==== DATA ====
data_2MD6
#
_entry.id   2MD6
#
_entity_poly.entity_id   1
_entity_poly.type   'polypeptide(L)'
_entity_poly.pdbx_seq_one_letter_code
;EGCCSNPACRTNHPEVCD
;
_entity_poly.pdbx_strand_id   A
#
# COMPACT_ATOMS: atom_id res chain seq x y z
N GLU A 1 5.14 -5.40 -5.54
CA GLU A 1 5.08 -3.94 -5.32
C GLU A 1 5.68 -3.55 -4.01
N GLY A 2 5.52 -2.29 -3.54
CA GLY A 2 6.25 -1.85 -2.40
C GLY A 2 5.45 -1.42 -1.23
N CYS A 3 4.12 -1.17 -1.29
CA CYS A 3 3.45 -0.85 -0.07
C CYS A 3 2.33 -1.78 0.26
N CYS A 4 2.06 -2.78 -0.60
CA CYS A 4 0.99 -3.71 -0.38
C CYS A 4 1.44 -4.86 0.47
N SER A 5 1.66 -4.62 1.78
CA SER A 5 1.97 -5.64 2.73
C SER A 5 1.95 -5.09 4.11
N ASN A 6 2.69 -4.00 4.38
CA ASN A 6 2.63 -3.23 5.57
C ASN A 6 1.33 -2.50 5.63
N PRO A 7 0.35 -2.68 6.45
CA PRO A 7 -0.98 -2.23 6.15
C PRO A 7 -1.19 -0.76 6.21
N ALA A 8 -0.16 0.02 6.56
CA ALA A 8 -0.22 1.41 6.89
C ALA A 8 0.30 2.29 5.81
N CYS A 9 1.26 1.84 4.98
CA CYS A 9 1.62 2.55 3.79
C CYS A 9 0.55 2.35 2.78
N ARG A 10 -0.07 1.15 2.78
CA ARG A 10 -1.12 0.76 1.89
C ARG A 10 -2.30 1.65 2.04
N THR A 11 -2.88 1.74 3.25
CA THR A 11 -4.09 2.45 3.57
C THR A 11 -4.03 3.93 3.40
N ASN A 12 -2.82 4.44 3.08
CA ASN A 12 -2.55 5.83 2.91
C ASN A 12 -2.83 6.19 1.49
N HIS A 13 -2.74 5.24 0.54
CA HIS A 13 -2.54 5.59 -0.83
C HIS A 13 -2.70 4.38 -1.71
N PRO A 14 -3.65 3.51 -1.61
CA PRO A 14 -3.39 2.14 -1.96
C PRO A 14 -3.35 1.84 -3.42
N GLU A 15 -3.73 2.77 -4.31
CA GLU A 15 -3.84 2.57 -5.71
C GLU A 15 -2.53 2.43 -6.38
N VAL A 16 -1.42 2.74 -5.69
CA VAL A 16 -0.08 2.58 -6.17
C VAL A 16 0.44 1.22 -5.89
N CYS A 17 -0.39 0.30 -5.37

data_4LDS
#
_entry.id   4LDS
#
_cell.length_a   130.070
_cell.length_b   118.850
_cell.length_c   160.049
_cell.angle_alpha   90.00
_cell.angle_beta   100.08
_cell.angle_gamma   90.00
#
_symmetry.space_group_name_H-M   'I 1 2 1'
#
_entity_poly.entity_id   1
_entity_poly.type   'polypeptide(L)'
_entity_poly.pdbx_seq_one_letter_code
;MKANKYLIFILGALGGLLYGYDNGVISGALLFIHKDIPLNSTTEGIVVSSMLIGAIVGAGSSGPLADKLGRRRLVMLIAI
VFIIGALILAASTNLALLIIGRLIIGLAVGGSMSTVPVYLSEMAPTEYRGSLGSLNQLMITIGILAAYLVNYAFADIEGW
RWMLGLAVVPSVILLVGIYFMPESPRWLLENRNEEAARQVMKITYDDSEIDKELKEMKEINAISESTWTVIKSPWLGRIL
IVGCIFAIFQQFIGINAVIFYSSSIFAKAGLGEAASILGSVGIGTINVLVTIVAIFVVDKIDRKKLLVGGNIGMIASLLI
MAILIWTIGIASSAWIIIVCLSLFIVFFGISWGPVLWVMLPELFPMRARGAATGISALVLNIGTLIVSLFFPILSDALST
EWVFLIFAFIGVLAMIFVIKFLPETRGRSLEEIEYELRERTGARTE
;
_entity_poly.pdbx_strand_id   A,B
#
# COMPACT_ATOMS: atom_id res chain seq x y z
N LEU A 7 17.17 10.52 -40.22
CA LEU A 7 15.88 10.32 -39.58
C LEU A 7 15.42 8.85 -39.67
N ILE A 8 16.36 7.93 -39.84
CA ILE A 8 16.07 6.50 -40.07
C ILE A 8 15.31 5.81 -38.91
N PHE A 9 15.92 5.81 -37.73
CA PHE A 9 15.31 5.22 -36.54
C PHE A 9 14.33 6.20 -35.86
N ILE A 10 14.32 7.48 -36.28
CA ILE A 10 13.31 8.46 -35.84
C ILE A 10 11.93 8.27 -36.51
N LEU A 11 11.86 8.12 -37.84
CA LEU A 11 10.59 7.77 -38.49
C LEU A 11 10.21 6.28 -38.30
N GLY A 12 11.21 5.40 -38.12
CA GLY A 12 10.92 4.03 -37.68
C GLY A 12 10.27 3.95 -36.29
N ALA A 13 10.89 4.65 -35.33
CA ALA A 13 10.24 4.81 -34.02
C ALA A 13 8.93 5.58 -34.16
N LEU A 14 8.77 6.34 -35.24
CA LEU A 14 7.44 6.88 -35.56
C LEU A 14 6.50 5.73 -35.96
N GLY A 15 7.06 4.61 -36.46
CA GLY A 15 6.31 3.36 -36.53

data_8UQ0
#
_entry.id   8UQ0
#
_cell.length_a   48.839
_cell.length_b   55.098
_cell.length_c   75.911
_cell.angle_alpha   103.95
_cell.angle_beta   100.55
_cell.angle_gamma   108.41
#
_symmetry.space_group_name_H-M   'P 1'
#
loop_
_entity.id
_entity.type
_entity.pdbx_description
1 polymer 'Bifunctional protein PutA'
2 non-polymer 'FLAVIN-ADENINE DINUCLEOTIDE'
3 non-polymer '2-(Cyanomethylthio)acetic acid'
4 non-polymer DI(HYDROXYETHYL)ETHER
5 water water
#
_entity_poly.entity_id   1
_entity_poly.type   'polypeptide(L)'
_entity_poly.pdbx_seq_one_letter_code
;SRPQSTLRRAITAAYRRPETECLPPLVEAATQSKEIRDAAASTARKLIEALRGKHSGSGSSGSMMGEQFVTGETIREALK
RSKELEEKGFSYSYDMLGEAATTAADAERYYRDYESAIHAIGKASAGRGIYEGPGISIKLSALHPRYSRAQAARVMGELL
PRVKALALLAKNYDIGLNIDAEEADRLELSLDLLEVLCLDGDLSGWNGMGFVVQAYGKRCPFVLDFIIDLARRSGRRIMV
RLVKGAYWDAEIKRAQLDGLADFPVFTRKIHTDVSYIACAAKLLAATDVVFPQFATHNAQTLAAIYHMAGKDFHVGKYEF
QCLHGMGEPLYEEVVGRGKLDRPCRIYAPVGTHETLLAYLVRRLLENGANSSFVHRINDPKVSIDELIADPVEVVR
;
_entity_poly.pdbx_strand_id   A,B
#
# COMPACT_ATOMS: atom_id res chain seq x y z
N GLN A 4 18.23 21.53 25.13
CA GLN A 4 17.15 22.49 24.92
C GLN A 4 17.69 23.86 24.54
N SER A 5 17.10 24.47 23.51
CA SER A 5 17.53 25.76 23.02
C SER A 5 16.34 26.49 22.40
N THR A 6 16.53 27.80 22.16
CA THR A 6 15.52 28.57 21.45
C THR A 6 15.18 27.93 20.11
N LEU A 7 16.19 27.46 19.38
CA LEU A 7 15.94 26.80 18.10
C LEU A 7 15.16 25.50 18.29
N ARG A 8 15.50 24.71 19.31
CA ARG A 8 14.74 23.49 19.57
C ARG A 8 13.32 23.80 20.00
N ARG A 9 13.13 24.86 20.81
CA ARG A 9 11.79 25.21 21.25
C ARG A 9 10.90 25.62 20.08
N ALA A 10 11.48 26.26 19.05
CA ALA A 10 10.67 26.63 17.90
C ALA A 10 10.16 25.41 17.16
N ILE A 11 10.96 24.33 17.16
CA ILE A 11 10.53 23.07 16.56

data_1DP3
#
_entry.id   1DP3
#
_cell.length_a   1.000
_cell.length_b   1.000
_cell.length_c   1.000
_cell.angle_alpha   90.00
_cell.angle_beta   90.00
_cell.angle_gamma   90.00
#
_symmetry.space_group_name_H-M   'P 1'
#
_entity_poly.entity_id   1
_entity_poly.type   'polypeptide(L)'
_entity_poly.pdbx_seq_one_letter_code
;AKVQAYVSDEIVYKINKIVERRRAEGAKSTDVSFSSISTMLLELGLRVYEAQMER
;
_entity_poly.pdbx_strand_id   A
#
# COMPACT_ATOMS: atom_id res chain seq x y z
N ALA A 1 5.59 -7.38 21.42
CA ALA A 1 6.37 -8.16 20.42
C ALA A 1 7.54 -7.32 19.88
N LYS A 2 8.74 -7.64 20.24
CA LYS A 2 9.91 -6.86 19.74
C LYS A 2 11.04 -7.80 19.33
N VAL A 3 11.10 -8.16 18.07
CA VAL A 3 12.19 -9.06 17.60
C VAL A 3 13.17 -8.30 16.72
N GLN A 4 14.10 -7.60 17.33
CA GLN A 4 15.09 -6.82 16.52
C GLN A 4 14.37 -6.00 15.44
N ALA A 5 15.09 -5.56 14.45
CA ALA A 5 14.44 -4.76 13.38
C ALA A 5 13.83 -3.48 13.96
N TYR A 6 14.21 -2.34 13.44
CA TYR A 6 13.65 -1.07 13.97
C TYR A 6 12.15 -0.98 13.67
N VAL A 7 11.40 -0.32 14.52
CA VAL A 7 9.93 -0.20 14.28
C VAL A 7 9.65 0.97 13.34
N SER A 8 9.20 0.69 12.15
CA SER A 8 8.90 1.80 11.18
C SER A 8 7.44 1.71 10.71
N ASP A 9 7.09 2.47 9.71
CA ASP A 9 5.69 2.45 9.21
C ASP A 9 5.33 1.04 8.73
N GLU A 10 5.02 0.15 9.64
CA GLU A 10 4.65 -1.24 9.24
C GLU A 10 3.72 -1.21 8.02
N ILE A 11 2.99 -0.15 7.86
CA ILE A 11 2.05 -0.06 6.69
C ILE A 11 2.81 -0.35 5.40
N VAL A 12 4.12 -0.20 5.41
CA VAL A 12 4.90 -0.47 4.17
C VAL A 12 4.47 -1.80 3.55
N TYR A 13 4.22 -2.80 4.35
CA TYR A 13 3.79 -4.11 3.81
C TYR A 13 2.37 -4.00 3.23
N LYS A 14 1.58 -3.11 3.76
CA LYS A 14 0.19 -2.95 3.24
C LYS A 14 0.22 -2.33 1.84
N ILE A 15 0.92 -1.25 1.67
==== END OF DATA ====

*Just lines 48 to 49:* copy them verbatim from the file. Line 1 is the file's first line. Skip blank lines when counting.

C ASN A 12 -2.83 6.19 1.49
N HIS A 13 -2.74 5.24 0.54